Season 2 ratings graph (Av rating = 3.36)
 
 5
           *
 4 *   *           *     *               * *
             * * *         *     *           *
 3       *           * *               *
     *                       * *   * *
 2
 
 1
 
 0 1 2 3 4 5 6 7 8 9 1 1 1 1 1 1 1 1 1 1 2 2 2
                     0 1 2 3 4 5 6 7 8 9 0 1 2
   I E B C S N T C C
   n v l h i o h r r H P N H B T R H H F W A A
     e o i m   e o o u l i o o a o e o o h l l
   m r o l o e   s a n a g u r l a a l l a l l
   y b d d n x u s t t y h s n l d r l s t
     o l r   i s r o e t t e     k t y o   h h
   t d u e s t u o a d h s s u t i   w m i e e
   i y s n a   a a n   i h   n a l   o   s l l
   m   t   i   l d     n i o d l l   o P   l l
   e l   s d           g f f e e     d r a
     o   h     s b     s t   r s       i n b b
   o v   o     u l       e t         B s d r r
   f e   u     s u       r h a       a o   e e
     s   l     p e         e         b n w a a
   d     d     e s           b       y   h k k
   y a   n     c           h a       l b a s s
   i     '     t           o d       o l t
   n c   t     s           l         n u   l l
   g l                     y s         e s o o
     o   p                   i         s h o o
     w   l                   g           o s s
     n   a                   n           u e e
         y                               l
                                         d - -
         w
         i                               n p p
         t                               e a a
         h                               v r r
                                         e t t
         d                               r
         e                                 1 2
         a                               b
         d                               e
 
         t
         h
         i
         n
         g
         s
 =============================================
 
  Season 3 ratings graph (Av rating = 3.25)
 
 5
       *               * *
 4                             * *
         *
 3 *         * *           *
     *     *     * * *       *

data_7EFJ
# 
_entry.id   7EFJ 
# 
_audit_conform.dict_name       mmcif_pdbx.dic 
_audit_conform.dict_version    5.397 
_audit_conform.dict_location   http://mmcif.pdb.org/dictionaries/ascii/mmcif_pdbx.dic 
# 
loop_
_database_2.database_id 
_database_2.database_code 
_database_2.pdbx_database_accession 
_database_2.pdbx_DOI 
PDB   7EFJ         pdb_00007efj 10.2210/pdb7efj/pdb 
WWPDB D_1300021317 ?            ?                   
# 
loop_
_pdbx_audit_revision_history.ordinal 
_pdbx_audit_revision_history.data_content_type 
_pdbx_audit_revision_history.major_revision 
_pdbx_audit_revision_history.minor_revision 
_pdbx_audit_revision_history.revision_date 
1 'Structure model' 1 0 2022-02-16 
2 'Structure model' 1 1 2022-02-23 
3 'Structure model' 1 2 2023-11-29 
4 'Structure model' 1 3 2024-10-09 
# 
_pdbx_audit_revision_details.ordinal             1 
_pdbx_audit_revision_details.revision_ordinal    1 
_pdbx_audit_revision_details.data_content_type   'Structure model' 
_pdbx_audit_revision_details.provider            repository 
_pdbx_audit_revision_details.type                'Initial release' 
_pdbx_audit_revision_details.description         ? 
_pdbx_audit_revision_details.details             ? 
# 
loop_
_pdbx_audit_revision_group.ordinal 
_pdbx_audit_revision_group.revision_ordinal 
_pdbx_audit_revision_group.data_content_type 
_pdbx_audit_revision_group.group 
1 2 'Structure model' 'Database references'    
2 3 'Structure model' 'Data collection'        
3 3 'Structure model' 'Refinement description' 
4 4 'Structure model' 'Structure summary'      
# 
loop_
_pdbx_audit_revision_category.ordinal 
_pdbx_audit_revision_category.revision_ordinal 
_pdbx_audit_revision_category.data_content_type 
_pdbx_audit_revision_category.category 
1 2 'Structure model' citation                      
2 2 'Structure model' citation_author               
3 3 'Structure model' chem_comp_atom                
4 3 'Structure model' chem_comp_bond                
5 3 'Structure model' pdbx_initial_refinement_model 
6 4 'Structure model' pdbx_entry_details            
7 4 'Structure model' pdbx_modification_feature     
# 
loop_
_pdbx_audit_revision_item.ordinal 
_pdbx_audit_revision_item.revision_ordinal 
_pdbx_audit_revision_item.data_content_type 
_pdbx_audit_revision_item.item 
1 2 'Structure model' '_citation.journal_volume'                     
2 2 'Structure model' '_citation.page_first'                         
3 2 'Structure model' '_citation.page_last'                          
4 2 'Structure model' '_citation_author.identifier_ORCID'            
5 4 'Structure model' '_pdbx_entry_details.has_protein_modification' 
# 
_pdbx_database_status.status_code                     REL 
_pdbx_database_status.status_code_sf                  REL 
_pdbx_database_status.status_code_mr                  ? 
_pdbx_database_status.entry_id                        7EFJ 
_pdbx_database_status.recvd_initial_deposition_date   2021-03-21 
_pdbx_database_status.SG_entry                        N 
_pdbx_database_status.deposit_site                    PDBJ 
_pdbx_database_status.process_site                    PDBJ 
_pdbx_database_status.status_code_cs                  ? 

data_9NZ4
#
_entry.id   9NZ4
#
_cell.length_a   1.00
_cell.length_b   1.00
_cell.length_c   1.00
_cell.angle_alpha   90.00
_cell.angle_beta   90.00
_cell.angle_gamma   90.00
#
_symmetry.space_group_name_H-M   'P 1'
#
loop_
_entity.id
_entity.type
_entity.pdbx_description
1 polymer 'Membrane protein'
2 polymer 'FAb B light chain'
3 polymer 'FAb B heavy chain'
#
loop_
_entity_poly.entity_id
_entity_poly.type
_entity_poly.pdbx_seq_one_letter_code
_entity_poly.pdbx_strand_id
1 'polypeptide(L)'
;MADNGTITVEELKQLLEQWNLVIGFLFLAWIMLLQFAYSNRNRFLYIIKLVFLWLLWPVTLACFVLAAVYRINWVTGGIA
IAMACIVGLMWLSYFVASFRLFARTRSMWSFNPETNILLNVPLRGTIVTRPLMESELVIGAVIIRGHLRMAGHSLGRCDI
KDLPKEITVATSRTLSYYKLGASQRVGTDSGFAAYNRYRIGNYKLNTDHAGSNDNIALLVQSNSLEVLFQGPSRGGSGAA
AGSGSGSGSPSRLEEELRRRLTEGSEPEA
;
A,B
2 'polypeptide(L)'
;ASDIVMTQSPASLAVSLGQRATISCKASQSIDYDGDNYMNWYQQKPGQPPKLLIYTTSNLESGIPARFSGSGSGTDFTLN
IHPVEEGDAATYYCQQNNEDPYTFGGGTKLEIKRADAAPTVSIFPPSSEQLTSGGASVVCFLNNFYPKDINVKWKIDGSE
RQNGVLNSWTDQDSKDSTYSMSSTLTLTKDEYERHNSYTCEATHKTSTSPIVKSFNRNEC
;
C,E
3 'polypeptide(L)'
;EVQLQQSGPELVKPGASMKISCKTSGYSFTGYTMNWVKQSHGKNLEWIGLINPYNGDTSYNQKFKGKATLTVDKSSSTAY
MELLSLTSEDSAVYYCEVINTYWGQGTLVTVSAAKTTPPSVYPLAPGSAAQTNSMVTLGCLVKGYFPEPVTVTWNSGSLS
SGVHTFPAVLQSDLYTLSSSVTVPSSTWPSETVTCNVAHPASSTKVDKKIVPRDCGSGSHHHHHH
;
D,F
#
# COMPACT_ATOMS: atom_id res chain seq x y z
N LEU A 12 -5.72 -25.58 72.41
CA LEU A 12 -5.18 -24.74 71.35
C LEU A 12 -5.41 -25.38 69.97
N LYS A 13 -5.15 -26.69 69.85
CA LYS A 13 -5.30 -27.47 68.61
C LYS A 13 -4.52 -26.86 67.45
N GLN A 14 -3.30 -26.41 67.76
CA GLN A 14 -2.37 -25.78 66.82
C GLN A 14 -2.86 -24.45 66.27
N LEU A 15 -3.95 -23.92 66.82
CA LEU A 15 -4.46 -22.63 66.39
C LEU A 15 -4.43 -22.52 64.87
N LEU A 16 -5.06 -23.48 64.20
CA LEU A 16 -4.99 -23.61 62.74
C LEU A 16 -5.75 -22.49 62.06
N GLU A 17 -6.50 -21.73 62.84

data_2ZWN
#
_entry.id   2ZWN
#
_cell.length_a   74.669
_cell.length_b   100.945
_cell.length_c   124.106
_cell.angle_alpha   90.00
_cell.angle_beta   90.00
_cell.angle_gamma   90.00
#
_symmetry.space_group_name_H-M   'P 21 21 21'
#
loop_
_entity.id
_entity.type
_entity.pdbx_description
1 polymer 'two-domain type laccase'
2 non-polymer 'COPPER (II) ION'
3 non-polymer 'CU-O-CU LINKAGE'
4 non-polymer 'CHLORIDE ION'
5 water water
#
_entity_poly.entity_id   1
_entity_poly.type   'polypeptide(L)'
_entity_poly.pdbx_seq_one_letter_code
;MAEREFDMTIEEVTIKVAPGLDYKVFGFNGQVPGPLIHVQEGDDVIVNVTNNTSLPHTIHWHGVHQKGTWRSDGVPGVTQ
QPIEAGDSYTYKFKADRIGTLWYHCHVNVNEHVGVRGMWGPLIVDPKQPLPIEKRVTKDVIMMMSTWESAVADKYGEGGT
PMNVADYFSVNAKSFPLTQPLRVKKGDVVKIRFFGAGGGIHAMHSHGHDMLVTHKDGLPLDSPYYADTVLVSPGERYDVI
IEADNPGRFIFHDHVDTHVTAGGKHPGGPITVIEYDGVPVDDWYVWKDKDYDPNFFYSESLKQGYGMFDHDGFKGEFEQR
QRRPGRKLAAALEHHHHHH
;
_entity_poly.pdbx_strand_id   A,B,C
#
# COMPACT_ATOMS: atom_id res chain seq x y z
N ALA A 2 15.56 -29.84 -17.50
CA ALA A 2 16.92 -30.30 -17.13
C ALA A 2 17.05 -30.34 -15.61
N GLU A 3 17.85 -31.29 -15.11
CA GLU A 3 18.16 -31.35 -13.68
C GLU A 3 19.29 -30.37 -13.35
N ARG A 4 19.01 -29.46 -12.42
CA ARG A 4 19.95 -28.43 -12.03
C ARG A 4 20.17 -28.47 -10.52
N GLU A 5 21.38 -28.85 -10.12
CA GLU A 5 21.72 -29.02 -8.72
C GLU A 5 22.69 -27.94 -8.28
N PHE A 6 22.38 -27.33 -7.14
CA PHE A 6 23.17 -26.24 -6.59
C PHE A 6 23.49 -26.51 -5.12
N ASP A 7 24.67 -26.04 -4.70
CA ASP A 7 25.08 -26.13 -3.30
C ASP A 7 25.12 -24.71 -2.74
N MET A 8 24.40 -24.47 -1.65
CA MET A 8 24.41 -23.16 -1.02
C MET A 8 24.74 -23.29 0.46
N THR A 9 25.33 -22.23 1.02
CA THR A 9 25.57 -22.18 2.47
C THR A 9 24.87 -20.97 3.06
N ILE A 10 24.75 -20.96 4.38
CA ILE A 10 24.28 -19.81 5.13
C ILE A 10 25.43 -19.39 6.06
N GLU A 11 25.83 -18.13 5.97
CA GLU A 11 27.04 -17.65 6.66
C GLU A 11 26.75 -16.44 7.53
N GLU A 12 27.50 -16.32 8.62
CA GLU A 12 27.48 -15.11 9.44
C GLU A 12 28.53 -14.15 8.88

2
 
 1
 
 0 1 2 3 4 5 6 7 8 9 1 1 1 1 1 1 1
                     0 1 2 3 4 5 6
   T T B S B R F A M
   h h a i e e r   a D M J G L T N
   e e d n d d e v l r y u h o i o
           t   s e l e s s o n m
   m k d c i s h r e a t   s g e r
   a i a i m k   y u m e i t -   e
   g d y t e y b   s   r n f d i s
   n s   y     l S   a y   a i s t
   i   a   s a o u m     b c s
   f a t   t t o p a l s e e t o f
   i r     o   d e l i p l r a n o
   c e B   r m   r e t o l s n   r
   e   l   i o   n f t t o ! c m
   n a a   e r   a i l       e y t
   t l c   s n   t c e           h
     r k     i   u a         c s e
   s i       n   r r d       a i
   e g R     g   a u r       l d w
   v h o         l m e       l e i
   e t c             a           c
   n   k         C   m           k
                 h               e
                 r   o           d
                 i   f
                 s
                 t   m
                 m   e
                 a
                 s
 =============================================
 
  Season 4 ratings graph - episode average = 3.34
 
 5 *                                 *
 |
 4     *   * *
 |   *   *       *     *         * *
 3             *         * *   *       *   *
 |                 * *       *           *   *
 2
 |
 1
 |
 0
   1 2 3 4 5 6 7 8 9 1 1 1 1 1 1 1 1 1 1 2 2 2
                     0 1 2 3 4 5 6 7 8 9 0 1 2
   L A I M M Y I W I
   a r n e o e t i   H F C A S D O I T J T W L
   z e   t n l ' s k e a r f e e n t h u h h u
   a   t a s l s h n a m i t x a   ' e m e e c
   r y h m t o   f o v i s e   t t s   p   n i
   u o e o e w t u w e l s r a h h   m   r   f
   s u   r r   h l   n y     n   e a o t a t e
       B p   F e   w     A s d t     n h p h r
   r t e h M e   T h & R n c   a h t s e t e
   i h g o o v G h a   e g h v k e e t   u   r
   s e i s v e r i t H m e o i e a r e s r l i
   i r n i i r e n   e a l o o s d r r h e e s
   n e n s e   a k y l i   l l     i   a   v i
   g , i       t i o l n i   e a o b a r   e n
       n         n u   s s s n   f l t k   e g
     G g       P g         p c h   e
     o         u   d     a e e o a   t     b
     d         m   i       c   l   l h     r
     ?         p   d     d i   i p i e     e
               k         o a   d i f       a
     I         i   l     u l   a n e e     k
     t         n   a     c     y     n     s
     '         ,   s     h           d
     s             t     e
               S                     o
     m         a   s     b           f
     e         m   u     a
     ,             m     g           t
                   m                 h
 =============================================
 
  Season 5 ratings graph - episode average = 3.09
 
 5
 |                                     *